Joseph A. Rodriguez Assistant Professor History Department University of Wisconsin-Milwaukee email@example.com ======================================================================== Date: Sat, 26 Mar 1994 07:08:10 CST From: peter c holloran <firstname.lastname@example.org>
This discussion of urban universities in so-called slum neighborhoods brings to mind the question of college or university police who have police powers outside of their university campus. City police departments give the college cops law enforcement powers in many cases. When and why did this begin? Did the expanding "crime-ridden slums" threatening the college campus promote this practice? I would be interested to learn more about this practice, which is common in Boston and Cambridge.
Peter Holloran Pine Manor College ======================================================================== Date: Sat, 26 Mar 1994 07:09:18 CST From: Susan Garfinkel <email@example.com>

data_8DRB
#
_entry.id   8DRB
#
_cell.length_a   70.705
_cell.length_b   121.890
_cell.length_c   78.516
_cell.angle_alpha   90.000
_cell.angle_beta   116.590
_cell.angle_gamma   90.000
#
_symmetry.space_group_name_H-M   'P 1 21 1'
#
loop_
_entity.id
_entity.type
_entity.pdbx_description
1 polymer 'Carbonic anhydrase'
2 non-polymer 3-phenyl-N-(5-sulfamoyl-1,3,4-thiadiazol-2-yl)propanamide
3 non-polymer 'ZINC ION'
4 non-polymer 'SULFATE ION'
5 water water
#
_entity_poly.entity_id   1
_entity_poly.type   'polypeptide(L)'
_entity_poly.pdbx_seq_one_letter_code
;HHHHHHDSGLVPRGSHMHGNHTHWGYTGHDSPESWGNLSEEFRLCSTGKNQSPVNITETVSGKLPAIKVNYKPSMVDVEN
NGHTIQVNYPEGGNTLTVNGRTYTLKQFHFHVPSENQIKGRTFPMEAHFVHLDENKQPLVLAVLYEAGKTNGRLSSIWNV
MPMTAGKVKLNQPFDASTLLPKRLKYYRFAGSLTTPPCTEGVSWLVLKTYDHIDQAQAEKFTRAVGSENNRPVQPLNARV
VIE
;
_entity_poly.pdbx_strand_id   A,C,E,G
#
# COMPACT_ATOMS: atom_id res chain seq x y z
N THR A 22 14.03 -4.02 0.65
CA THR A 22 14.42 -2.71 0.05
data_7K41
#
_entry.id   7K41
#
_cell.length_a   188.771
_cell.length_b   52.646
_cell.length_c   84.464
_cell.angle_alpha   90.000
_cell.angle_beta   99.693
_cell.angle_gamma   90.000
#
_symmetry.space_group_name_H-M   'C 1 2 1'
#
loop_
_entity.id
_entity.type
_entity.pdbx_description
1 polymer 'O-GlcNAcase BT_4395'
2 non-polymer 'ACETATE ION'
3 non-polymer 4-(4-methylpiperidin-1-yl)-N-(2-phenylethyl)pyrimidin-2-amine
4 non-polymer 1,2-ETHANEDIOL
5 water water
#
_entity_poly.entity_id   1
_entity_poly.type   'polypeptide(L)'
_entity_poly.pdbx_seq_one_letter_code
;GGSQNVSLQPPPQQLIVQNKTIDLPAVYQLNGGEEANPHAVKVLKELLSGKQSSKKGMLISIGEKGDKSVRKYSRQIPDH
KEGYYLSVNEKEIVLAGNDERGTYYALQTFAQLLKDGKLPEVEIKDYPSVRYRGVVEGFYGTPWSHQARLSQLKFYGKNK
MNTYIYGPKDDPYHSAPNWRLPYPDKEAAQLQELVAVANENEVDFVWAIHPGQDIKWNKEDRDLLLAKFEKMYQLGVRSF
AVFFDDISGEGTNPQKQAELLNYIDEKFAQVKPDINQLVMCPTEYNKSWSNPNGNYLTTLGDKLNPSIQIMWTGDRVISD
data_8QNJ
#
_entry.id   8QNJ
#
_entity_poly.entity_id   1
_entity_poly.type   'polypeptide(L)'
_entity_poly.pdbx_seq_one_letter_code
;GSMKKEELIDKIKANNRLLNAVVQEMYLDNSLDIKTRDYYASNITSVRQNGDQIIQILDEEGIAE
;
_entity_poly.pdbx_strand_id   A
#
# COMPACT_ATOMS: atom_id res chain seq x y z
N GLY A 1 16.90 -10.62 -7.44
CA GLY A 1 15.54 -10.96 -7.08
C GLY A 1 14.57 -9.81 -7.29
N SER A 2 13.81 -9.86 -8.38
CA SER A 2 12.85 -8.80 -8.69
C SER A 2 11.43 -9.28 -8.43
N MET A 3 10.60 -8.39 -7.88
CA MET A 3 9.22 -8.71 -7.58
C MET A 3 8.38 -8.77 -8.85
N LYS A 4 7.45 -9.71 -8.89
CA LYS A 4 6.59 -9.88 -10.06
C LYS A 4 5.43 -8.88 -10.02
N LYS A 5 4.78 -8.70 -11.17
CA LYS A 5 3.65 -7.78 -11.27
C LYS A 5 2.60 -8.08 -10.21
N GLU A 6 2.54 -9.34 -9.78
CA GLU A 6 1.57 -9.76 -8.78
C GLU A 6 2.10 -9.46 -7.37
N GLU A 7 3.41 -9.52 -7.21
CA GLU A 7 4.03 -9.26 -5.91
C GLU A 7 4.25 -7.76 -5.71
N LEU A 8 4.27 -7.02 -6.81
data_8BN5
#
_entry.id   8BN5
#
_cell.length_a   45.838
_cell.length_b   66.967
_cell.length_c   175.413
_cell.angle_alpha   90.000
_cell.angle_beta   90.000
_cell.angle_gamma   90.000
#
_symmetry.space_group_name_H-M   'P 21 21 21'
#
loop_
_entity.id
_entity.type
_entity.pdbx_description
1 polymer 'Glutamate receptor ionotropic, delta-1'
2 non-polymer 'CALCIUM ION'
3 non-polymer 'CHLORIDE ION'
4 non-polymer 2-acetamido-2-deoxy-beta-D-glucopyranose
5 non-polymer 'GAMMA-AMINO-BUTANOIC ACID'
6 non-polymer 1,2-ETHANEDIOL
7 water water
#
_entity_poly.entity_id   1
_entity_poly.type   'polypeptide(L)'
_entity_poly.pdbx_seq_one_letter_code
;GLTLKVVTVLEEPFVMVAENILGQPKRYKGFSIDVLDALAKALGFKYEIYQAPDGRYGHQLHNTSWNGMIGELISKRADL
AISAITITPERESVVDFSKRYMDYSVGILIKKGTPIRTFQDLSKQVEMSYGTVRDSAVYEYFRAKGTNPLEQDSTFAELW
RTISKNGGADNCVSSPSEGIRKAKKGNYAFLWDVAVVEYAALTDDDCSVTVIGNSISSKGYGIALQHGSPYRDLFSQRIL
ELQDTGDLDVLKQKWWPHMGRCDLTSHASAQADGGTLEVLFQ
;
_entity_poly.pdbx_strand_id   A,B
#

the original location of the university of pennsylvania, an "ivy league" college though never a seminary, was fourth and arch streets, which, even in 1752, was in the most developed area of the city of philadelphia. lack of room for expansion led to a move to the west, and eventually a second move (c. 1870) to west philadelphia, on the far side of the schuylkill river (we're still in the middle of the city, today). i don't know enough about the history of the other ivy league campuses to comment definitively, but it strikes me that yale is on the edge of the new haven common, as is harvard on the edge of cambridge's (perhaps you would argue that cambridge is in itself remote?). is columbia (king's college) at it's original location? what would have been the center of the center in east new jersey (eg. princeton, then the college of new jersey)? william and mary (not "ivy league" but just as old) is in williamsburg, the colonial capitol of virginia...